The RS-24 received FAA and EASA certification almost simultaneously – at the beginning of December 2017. This event was the culmination of almost 12 years of work to create an aircraft with unique characteristics: the versatility of the most popular turboprop RS-12 (more than 1,700 machines in the world) was enhanced by the qualities of a medium-class jet aircraft. The PC-24 did not fall into any of the existing categories of business jets, so a new one was invented for it – the Super Universal Business Jet (SVJ).Pilatus opened the order book at the Swiss EBACE exhibition in 2014. Pilatus Aircraft Ltd President Oscar Schwenk and CEO Marcus Boucher signed the first contracts with the Australian nonprofit Royal FlyingDoctor Service (RFDS) for the delivery of four aircraft. PlaneSense, a U.S. operator with an equity stake in the MS-12, has ordered six more. By the end of that day, PlaneSense already had 75 orders, and in the first 36 hours it had 84. That was enough to supply production for several years to come. The order book was closed immediately. And the official roll-out ceremony for the PC-24 took place at Buoch Airport in Stans on August 1, 2014.

The total flight time of the three prototypes in the certification program was 2205 hours, the aircraft flew around the world and tested in different weather conditions. According to Pilatus, the program to develop the PC-24 spent CHF 500 million (about $502 million) of its own funds. An additional CHF 150 million ($151 million) was invested in new hangars and equipment at Stans to expand space and manufacturing capabilities for the production of the new business jet. Pilatus PC-12 operators were expecting an aircraft that “would combine the advantages of a turboprop – its reliability and ability to use short and unprepared runways – with the speed of a jet.” And they got it! The PC-24 needs a runway length of only 856 meters with a maximum takeoff weight of 8,300 kg to take off. Those figures mean the PC-24 can operate at more than 21,000 airports on the planet, including 8,383 in North America and 2,928 in Europe, which is 91% and 79% more, respectively, than its closest competitor, the Phenom 300E. The Pilatus PC-24 performs equally well on an abandoned unprepared runway as it does on the apron of a busy international airport.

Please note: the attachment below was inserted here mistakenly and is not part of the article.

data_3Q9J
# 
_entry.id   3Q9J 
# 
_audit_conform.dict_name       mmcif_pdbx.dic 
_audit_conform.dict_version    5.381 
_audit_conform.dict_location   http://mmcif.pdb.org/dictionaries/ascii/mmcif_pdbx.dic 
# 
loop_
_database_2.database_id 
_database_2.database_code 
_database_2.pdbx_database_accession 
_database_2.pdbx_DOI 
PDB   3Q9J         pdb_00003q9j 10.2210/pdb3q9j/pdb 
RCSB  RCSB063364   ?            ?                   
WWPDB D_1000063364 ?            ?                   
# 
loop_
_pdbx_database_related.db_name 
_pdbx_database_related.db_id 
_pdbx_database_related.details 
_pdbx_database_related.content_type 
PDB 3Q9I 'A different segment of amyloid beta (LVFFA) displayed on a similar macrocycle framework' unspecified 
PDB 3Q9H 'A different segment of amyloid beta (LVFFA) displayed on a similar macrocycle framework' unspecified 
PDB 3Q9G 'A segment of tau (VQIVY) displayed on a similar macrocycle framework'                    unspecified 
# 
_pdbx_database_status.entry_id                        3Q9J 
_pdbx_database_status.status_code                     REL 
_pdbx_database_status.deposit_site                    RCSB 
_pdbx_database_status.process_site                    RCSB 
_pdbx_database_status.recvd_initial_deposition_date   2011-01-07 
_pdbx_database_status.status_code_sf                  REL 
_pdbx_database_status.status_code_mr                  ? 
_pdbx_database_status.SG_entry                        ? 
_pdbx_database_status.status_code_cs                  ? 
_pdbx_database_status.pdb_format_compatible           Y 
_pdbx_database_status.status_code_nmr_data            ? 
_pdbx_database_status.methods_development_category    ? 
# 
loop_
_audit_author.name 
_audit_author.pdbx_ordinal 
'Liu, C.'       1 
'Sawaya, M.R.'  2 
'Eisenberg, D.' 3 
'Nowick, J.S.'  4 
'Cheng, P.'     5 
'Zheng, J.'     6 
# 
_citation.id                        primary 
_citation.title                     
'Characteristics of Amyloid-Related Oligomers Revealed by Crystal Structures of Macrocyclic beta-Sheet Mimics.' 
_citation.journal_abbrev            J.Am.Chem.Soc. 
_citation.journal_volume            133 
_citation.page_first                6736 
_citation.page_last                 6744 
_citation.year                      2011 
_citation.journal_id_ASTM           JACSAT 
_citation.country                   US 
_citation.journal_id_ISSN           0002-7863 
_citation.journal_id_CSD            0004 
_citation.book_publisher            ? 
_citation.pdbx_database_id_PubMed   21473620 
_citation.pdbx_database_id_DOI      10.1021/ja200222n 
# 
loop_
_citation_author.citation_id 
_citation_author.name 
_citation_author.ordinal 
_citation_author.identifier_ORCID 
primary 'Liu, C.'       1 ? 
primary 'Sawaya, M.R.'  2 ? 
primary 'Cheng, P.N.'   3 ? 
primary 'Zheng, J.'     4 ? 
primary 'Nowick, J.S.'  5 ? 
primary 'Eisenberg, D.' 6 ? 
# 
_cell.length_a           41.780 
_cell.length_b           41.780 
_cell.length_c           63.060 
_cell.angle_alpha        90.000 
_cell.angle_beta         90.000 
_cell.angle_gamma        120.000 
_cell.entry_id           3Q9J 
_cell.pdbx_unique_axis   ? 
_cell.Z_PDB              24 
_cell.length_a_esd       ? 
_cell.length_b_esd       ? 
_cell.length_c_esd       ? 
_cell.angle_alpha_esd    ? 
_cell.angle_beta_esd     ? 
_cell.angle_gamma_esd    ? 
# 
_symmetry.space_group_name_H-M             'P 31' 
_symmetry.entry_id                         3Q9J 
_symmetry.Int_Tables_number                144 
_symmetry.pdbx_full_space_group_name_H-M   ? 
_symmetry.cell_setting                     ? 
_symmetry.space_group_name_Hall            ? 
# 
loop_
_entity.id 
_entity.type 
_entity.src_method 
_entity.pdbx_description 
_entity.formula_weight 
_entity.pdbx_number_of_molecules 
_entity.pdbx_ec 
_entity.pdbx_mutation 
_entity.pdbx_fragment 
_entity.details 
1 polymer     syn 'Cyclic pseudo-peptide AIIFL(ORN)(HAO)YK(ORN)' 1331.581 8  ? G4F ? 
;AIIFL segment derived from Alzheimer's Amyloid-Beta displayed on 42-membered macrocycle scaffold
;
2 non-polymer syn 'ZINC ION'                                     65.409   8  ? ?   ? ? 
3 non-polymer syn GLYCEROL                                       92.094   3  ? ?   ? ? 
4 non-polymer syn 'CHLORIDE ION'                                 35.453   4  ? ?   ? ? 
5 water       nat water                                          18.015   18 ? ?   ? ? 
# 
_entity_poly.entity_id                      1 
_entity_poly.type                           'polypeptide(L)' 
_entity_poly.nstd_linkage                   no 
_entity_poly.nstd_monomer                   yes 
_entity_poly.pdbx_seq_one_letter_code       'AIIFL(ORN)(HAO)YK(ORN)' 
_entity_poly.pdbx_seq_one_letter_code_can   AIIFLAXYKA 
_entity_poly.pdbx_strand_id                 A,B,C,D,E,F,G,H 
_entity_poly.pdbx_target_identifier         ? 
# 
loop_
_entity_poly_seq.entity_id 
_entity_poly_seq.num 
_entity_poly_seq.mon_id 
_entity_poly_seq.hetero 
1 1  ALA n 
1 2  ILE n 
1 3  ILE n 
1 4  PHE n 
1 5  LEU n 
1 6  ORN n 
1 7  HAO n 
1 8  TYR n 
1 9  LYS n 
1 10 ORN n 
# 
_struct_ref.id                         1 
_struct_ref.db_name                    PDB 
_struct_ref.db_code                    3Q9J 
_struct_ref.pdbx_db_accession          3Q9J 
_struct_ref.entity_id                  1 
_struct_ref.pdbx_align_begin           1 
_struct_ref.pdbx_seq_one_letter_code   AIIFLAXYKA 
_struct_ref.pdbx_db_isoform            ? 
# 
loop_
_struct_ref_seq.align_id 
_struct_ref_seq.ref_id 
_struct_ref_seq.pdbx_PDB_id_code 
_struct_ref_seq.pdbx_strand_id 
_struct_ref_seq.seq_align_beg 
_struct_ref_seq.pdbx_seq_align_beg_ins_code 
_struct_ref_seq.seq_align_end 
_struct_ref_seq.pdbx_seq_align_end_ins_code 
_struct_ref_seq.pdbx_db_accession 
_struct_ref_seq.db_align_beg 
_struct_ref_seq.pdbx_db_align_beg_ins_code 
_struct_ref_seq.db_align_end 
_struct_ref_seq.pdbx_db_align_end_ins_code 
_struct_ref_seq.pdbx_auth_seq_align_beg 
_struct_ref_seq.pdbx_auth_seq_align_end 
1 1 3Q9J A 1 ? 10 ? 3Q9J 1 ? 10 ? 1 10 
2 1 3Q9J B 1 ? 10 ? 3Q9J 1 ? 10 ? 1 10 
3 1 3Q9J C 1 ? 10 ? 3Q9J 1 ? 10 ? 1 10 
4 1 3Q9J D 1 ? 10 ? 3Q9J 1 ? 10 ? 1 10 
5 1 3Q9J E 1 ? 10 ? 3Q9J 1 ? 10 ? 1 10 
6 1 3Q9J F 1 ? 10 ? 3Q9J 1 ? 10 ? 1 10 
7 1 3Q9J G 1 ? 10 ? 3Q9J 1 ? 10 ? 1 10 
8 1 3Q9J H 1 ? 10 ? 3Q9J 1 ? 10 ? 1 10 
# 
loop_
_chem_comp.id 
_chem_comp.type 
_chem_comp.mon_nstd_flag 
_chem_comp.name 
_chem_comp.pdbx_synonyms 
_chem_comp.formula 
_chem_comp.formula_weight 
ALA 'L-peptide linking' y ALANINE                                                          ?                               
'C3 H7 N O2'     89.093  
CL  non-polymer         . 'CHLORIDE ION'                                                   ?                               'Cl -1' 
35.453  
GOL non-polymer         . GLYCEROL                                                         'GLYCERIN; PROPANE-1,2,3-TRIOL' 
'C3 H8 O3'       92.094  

As for the advantages of the Williams International FJ44-4A engines – they allow the PC-24 to reach a maximum altitude of 13,716 m (FL450) in less than 30 minutes and a cruising speed of 815 km/h at an altitude of 9,144 m (FL300). The range with four passengers at cruising speed (at maximum instrument range) with the necessary reserves is 3,900 km. At maximum payload it exceeds 3,500 km. The PC-24 was the first aircraft with the Quiet Mode function (QPM). Williams International created such a variant of the FJ44-4A to operate at idle – at a lower RPM than normal. This allows the right-hand PC-24 engine to run quietly between flights, in addition to serving as an auxiliary propulsion system, providing power for avionics and cabin climate control. The absence of auxiliary power unit reduces the total weight of the engine, noise level and, accordingly, related costs. The operating time in this mode is not included in the total engine hours. The FJ44-4A-QPM combines the FJ33 and FJ44 engine lines with a thrust range of 1,000 to 4,000 pounds. The FJ44-4A-QPM, an enhanced version of the FJ44 engines, currently has 5,300 units in service with a total of 12 million hours of operation. To prevent foreign objects (FOD) from entering the engines, the manufacturer has positioned them above the fuselage centerline and extended the flaps like shields for added protection against FOD.

The plane’s flat-floor passenger cabin is available in seven different layouts, which include VIP, air cab, combi and quick-shift configurations, as well as options for an externally serviced toilet, either forward or in the tail. The cabin accommodates six to eight passengers or up to 10 people in air cabs, with the PC-24 having a cabin volume of 14.20 m³ – much larger than its closest competitors: Cessna Citation XLS+ and Phenom 300E.Taking into account the requests of Russian customers and the peculiarities of operation in cold climates, Pilatus Aircraft has developed additional options. Now it is possible to provide hot drinks and meals during the flight. PC-24 is the first aircraft in this category with a full kitchen on board, built in the forward part of the cabin.

The second novelty is a set of equipment that makes it easier to start the engine at low temperatures. If there is no possibility to place the aircraft in a hangar during the cold season, this heating system will keep the engine and batteries warm and reduce additional stress on them arising in extreme conditions. The battery heater operates from a ground power source.

Poland, South Africa and Russia. Operators successfully coordinate corporate flights, share ownership programs, air ambulance flights, as well as private individuals operating their own aircraft. The authorized Pilatus sales and service center in Russia is Nesterov Aviation.

Photo courtesy of PILATUS-AIRCRAFT.COM